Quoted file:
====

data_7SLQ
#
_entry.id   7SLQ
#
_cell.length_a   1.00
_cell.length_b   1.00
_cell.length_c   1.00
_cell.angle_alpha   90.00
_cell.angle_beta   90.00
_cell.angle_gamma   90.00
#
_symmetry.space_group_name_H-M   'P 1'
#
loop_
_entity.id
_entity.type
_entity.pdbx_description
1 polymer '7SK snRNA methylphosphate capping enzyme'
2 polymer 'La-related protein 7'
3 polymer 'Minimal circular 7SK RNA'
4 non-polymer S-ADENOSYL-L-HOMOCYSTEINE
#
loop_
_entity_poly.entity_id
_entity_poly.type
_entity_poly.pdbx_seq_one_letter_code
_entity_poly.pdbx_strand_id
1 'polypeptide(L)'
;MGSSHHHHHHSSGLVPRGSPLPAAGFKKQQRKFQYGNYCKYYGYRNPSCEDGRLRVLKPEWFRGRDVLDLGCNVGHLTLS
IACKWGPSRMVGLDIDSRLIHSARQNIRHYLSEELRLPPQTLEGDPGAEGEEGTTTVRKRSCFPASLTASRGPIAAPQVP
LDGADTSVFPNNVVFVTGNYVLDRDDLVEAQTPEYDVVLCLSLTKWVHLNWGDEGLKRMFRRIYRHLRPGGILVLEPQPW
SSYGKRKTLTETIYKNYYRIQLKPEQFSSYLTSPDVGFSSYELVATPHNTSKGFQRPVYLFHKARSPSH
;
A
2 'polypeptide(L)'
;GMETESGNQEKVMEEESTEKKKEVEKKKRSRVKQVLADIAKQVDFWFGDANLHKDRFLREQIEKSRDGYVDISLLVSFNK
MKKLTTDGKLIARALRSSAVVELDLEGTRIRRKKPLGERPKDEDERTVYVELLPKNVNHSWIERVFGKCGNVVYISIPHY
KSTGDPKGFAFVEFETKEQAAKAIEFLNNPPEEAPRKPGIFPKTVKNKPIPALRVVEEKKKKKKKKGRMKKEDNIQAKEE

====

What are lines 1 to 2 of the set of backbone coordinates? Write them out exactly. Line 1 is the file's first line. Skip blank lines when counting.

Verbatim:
data_7SLQ
#